Friday, March 25, 2005

To think therefore to imagine

Schools of Thought: The Madness of Consensus
by Carra Leah Hood

"In response to Rosencrantz and Guildenstern’s assertion that Denmark is not a prison, Hamlet remarks:

Why, then 'tis none to you, for there is nothing either good or bad but thinking makes it so. To me it is a prison.

Hamlet [describes] a sort of relativism. Rosencrantz and Guildenstern have their point of view, and Hamlet has his. Hamlet labels neither point of view good or bad here. So why does he introduce the language of morality at all? Why doesn't he say, 'Why, then, 'tis none to you: to me it is a prison,' instead, omitting the fragment that comprises the epigraph entirely? What function does the epigraphic fragment perform? ...

Hamlet, unable to imagine Denmark as anything but a prison, takes on an historical burden, transferred to him by his father's ghost, that requires a break with convention, and with the rhetorical expectations of someone occupying his role, hence his presumed madness. While to Rosencrantz and Guildenstern, economic survival requires preserving consensual thinking; according to Hamlet, it will lead to the end of his life, to the demise of Denmark, to the conclusion of Danish history. It is Hamlet's duty, then, and that of all contemporary intellectuals, to think therefore to imagine, at risk of being thought mad, beyond consensus to sustain the production of ideas and history, the moral ingredient of thoughtful exchange, and to prevent the alternative, that is, the fate of Rosencrantz and Guildenstern ...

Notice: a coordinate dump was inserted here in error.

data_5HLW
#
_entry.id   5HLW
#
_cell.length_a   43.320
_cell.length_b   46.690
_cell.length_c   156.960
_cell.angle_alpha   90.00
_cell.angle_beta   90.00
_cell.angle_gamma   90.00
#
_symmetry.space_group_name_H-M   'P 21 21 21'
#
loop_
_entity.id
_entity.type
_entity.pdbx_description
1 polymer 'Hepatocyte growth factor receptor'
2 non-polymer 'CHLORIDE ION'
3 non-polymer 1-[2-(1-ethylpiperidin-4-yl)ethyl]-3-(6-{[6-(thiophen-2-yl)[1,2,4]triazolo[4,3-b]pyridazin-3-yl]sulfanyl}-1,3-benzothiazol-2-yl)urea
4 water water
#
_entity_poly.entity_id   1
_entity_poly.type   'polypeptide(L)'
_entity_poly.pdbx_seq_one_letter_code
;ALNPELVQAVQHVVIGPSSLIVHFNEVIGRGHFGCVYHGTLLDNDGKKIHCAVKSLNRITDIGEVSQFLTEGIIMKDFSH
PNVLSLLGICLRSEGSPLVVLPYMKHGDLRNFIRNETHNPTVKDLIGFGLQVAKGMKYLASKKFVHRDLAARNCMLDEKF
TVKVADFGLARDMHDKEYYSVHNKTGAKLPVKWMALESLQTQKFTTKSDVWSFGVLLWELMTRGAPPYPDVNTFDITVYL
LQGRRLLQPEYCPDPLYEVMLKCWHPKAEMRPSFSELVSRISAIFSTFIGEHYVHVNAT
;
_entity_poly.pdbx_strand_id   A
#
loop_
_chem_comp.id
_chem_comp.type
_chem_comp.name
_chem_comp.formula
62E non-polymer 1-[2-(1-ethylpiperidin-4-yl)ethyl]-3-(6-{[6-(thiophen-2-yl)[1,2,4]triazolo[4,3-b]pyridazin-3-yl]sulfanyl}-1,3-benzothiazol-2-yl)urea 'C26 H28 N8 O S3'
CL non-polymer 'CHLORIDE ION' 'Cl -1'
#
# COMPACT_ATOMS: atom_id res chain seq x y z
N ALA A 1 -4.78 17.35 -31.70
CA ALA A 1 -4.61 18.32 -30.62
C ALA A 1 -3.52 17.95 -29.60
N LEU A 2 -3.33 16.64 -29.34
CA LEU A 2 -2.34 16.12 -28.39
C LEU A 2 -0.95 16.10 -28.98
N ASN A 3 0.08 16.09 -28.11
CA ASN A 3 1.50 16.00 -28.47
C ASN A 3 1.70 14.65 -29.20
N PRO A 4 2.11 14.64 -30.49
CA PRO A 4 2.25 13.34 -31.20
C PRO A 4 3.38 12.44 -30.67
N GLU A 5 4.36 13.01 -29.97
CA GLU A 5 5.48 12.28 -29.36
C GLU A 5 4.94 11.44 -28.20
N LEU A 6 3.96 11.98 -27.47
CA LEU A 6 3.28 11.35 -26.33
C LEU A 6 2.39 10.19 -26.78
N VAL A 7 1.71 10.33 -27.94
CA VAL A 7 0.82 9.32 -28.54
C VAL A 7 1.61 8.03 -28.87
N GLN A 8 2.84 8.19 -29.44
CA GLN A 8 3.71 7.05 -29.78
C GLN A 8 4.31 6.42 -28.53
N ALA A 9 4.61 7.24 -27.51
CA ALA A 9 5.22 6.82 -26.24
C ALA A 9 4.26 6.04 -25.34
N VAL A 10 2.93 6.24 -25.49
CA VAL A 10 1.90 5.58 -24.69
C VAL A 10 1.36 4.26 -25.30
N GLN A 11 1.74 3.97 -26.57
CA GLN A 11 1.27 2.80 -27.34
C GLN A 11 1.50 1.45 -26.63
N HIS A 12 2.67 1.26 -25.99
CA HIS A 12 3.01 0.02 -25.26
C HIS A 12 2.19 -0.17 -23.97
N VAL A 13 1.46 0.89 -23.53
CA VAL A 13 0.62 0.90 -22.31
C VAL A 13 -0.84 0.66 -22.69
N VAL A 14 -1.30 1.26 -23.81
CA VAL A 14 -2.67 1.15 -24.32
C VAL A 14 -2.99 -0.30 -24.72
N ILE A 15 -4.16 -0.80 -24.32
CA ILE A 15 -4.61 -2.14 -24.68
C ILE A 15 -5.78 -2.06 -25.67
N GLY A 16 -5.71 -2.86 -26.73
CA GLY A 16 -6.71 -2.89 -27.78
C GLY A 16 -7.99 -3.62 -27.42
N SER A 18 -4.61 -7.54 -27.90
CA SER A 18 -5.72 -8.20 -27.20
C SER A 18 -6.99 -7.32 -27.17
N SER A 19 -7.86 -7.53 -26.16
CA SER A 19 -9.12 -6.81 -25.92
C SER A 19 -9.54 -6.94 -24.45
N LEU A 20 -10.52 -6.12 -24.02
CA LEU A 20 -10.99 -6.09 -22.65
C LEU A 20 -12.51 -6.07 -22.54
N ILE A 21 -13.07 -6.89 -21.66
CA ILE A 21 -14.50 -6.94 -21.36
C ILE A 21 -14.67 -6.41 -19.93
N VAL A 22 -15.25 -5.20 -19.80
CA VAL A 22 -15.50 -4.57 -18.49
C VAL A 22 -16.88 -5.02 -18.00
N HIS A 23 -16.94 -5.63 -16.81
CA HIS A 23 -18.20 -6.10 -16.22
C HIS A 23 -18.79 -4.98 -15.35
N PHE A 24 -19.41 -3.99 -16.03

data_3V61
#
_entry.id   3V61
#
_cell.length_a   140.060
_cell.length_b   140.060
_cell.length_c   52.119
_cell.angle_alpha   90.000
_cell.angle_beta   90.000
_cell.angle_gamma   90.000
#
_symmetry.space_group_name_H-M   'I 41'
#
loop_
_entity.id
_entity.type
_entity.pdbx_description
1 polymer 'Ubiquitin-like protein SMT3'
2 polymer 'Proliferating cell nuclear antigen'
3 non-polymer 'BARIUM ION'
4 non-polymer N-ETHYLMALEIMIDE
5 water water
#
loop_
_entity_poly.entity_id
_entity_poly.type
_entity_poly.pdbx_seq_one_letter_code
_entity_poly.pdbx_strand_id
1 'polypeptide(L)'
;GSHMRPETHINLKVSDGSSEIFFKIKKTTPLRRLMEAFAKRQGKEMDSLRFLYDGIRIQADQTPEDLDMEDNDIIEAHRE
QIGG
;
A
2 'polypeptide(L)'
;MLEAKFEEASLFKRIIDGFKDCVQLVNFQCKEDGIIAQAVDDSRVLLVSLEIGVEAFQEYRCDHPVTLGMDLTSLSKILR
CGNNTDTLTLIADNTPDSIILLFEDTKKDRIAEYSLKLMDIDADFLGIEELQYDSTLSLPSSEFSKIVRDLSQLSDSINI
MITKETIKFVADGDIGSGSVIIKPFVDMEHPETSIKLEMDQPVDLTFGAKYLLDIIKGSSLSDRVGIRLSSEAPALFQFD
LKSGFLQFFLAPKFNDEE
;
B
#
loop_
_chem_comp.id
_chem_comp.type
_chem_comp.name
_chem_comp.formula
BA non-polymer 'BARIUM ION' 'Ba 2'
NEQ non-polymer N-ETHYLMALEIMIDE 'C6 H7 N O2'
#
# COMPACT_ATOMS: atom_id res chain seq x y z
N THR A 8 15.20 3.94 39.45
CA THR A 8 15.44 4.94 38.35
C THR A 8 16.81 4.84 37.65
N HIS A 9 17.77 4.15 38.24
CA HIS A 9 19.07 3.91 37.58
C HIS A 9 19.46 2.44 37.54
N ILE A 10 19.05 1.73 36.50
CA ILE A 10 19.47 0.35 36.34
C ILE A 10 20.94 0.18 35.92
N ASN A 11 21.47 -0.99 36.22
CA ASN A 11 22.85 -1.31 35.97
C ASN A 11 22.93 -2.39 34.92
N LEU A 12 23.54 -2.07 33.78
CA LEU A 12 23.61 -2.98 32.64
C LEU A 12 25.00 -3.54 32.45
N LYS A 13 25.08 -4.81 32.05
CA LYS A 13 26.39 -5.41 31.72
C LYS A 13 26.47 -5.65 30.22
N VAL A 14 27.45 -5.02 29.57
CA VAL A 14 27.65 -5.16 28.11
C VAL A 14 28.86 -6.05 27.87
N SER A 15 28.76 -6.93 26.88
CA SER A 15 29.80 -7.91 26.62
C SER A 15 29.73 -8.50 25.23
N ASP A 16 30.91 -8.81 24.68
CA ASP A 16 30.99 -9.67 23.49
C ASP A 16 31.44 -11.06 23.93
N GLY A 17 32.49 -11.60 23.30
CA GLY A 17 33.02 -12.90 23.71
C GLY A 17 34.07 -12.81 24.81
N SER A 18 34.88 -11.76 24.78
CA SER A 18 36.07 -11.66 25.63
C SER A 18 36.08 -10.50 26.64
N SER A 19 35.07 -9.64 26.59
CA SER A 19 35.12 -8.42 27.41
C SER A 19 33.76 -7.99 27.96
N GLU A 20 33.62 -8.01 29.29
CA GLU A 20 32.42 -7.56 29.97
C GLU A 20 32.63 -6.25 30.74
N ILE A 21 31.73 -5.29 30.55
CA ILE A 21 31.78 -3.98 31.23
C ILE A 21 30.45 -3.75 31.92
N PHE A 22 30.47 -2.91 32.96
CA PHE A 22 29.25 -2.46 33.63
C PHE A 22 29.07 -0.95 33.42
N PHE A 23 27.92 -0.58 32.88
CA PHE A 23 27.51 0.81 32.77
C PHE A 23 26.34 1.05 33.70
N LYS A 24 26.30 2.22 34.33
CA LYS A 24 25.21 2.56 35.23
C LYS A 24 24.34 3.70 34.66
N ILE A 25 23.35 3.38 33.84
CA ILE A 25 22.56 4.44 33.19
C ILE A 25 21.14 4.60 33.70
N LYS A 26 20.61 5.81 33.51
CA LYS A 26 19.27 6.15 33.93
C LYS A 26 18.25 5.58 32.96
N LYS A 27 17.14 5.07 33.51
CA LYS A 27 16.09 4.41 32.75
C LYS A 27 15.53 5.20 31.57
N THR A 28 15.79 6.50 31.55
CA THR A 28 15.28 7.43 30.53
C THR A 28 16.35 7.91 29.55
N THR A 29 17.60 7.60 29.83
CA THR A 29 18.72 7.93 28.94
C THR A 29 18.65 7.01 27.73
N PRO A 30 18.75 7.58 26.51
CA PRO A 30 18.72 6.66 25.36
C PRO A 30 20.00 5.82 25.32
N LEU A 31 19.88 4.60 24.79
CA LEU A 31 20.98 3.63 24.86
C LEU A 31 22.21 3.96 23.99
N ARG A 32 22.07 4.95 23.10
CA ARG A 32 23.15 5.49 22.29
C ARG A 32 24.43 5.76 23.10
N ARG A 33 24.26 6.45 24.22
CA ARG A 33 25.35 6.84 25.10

Ideas have power in Hamlet's world, no less chaotic, violent, and presumptively immoral than the world in 2005. It is a bad idea, a sort of madness actually, to act, then as now, as if language primarily functions bureaucratically, for the connected purposes of enforcing consensus, or canonicity, as a morally good idea, and of consolidating personal gain, as the sole measure of ethical conduct."

from M/C Journal, Feb 2005

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